Kemah Farm, Residence of Albert W. Harris
East Delavan - Once a Prosperous Community
Today East Delavan is little more than a blip on the map but in the 1800s it was a bustling community.
In the early 1840s farmers Samuel Utter. Truman Pierce, along with Pierce's sons-in-law Kirkland G. Wright and Calvin Carrington built a store and shops at the intersection of Delavan and Geneva Roads. (Now Theatre Road and Highway 50).
By 1845 the community had added a log school-house. On February 24, 1845 17 members of the community met in the schoolhouse along with invited guest Reverend Henry Topping of Delavan to organize a church. The congregation of the Delavan and Geneva Baptist Church held their Sunday services at the log school house. Church members built their first church building in 1846 on land donated by Chauncey Woodford, who had also donated the land for the school. By 1868 the congregation of the Baptist church had outgrown their building and began construction of a new wood frame building. At about this same time East Delavan School District No. 2 had replaced the log school.
The new white wood church was completed in 1869 at a cost of $2,327. The church building was dedicated as East Delavan Baptist Church on February 16, 1870, only days before the 25th anniversary of the formation of the church. East Delavan Baptist Church would be served by this building for the next 100 years.
During its heyday, East Delavan had about a school, church, horse doctor, blacksmith chop owned by Chauncey Woodford, a town hall with a library, a post office, a creamery, and about a dozen homes with 50 residents. The post office built in 1872 was on the Star Route (mail carrier) between Elkhorn and Harvard. The first post master was Zina Cotton.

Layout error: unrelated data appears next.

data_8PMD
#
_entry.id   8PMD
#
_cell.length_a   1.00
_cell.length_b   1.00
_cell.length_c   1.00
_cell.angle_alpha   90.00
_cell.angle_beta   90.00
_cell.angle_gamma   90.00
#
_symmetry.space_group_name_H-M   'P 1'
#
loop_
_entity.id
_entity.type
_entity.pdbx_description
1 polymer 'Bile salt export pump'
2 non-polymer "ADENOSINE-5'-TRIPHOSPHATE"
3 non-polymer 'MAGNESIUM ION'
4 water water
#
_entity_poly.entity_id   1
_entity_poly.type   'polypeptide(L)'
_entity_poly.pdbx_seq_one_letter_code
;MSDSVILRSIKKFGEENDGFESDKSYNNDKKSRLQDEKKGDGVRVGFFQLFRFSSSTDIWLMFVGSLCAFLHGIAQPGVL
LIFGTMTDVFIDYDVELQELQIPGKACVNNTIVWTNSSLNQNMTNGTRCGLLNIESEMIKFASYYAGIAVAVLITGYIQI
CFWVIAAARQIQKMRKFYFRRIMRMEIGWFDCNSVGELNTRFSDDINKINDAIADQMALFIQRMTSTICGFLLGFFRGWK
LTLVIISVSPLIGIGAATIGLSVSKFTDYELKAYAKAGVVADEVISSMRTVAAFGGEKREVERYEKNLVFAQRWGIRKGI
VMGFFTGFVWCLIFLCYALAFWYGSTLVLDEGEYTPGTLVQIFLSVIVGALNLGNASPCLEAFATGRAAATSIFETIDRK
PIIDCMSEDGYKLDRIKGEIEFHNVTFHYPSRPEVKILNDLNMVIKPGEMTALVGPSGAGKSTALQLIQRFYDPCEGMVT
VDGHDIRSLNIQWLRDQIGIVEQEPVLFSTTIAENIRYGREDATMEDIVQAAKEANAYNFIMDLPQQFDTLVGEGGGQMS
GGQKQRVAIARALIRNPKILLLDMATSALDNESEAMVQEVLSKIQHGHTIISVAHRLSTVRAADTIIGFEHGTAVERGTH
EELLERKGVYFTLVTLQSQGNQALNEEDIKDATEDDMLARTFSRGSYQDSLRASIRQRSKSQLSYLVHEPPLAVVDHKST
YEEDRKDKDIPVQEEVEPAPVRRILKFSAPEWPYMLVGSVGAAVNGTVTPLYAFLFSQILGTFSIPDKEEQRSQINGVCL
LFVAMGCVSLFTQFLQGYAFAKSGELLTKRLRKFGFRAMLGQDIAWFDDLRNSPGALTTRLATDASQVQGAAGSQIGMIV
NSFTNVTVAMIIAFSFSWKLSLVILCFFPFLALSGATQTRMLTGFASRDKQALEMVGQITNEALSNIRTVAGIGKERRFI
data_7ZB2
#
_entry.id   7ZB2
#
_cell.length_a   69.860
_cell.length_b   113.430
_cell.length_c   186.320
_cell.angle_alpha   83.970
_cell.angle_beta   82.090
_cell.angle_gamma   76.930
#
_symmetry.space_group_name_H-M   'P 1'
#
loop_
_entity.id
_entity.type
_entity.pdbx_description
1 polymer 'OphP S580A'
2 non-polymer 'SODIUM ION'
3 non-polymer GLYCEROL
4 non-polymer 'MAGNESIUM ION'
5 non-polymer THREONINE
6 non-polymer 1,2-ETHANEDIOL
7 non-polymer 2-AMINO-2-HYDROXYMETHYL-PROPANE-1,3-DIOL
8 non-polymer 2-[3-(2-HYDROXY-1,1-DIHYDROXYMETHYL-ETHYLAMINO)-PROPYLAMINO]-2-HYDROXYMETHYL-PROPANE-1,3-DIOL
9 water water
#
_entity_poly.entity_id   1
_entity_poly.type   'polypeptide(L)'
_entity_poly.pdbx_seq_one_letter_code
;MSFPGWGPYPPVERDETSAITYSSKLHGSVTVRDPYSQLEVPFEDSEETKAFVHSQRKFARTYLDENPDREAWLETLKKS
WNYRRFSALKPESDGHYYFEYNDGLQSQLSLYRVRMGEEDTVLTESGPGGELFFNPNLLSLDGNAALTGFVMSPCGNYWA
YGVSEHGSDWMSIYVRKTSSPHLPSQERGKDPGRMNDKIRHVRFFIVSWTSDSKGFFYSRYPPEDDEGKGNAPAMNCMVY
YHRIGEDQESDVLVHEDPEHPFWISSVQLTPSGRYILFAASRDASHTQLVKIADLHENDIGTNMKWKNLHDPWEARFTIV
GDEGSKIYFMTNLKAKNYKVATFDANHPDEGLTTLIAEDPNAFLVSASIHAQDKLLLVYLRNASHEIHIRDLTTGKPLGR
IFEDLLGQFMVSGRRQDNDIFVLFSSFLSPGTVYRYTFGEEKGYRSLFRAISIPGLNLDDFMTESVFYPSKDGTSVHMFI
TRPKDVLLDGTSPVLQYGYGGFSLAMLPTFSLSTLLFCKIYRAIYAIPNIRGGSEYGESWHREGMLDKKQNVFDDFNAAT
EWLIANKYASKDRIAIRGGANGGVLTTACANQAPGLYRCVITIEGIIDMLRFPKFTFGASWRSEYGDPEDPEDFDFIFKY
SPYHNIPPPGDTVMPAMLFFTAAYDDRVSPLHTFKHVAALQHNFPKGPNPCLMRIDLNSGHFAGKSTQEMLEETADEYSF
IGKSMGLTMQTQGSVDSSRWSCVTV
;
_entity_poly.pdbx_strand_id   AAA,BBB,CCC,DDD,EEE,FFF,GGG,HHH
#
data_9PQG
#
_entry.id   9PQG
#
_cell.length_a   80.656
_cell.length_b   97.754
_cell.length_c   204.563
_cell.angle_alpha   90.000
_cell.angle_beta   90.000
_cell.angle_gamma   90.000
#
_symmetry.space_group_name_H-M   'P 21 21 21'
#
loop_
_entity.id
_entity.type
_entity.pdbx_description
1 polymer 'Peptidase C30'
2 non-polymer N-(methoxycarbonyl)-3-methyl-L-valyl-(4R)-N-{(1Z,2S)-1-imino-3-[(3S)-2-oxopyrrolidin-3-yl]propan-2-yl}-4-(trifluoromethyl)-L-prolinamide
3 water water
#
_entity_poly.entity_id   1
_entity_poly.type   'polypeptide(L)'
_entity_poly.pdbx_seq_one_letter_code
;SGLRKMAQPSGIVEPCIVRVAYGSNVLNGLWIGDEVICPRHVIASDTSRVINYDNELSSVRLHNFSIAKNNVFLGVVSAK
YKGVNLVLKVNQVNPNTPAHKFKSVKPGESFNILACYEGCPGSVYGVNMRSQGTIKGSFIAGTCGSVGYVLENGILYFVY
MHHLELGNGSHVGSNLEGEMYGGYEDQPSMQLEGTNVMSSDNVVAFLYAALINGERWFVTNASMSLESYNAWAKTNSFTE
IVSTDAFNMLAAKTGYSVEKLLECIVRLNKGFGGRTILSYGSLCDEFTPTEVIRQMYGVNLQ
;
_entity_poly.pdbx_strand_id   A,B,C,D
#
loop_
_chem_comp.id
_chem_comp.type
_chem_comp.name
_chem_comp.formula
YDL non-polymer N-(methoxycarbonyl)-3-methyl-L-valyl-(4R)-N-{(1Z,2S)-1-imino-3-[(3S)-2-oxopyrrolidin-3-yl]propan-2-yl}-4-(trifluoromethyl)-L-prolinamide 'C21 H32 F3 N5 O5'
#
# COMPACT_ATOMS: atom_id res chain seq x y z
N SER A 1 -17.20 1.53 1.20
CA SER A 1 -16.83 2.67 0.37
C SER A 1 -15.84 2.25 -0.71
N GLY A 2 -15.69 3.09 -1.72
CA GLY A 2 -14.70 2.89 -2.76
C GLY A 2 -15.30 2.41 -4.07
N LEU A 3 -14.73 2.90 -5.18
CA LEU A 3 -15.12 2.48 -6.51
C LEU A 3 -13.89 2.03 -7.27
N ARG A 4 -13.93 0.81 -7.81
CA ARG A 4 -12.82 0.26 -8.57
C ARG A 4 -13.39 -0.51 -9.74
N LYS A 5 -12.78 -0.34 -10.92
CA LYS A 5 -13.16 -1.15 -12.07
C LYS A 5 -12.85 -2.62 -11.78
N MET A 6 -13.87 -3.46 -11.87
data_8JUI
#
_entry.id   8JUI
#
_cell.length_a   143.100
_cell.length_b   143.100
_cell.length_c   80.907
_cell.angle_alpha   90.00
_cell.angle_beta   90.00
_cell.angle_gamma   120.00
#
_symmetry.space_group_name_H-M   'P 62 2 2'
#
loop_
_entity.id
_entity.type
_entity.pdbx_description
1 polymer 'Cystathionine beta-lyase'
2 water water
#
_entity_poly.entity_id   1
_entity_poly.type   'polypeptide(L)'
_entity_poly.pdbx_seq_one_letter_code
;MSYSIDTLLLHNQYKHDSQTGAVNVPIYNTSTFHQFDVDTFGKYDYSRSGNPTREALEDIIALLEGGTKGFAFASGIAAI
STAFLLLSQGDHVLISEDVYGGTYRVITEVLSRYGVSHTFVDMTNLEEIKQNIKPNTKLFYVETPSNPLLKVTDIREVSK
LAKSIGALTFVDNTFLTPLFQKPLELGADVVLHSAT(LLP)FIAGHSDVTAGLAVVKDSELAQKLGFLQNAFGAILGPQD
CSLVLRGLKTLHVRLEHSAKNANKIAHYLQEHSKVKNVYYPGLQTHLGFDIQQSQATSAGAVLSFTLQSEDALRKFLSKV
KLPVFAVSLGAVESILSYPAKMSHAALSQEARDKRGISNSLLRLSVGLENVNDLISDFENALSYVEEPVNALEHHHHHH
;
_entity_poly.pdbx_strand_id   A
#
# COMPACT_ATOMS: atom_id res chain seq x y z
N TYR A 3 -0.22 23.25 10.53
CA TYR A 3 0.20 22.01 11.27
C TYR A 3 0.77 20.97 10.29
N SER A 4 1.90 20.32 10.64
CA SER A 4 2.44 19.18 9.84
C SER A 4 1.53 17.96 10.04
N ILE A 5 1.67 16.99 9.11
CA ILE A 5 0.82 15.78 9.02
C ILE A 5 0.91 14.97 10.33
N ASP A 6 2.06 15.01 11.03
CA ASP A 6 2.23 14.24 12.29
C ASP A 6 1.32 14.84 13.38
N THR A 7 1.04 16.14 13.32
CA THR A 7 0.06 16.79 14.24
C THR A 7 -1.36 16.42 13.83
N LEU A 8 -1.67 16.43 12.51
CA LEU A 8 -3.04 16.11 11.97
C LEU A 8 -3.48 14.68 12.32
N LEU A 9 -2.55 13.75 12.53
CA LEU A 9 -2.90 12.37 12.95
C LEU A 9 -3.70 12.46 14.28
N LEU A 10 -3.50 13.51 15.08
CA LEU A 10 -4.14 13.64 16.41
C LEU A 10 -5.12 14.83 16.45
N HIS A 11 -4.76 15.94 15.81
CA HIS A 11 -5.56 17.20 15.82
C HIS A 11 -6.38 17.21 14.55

Since East Delavan was the closet community it is likely that early residents of the area around Williams Bay travelled to East Delavan to attend church services, for supplies, and to have farm and wagon equipment repaired at the blacksmith shop. And it was documented by early settlers that the road to Geneva was impassable for part of the year.
According to Albert Beckwith's History of Walworth County (1912), Kirkland Wright served as a town associate supervisor in 1849 and 1851. Samuel Utter served as town supervisor in 1850, 1855-56, 1860, and 1862.
The creamery which stood on the northwest corner of the intersection burned in June 1911. The creamery was rebuilt and continued operation, producing about 3,500 pounds of butter per month.
Over time better roads made travel easier to other area communities with more resources and the arrival of the Chicago & North Western train to Williams Bay in 1888 brought the village opportunities for growth and business. As one room schoolhouses became obsolete students from the area around East Delavan were bussed to other school districts including Williams Bay.
East Delavan would become a destination again when two investors from Illinois purchased 22 acres and built an drive-in theater in 1950. The outdoor theater featured a 38 x 55 foot movie screen and was capable of holding 850 cars. The theater premiered on May 26, 1950 showing the movie Cheaper by the Dozen starring Clifton Webb, Myrna Loy, and Jeanne Crain. The drive-in closed in the 1980s and was demolished in 1992. Today it is a compost management site.
Today only a few signs remain of the once prosperous community.
Past Stories - Click on a link below to read.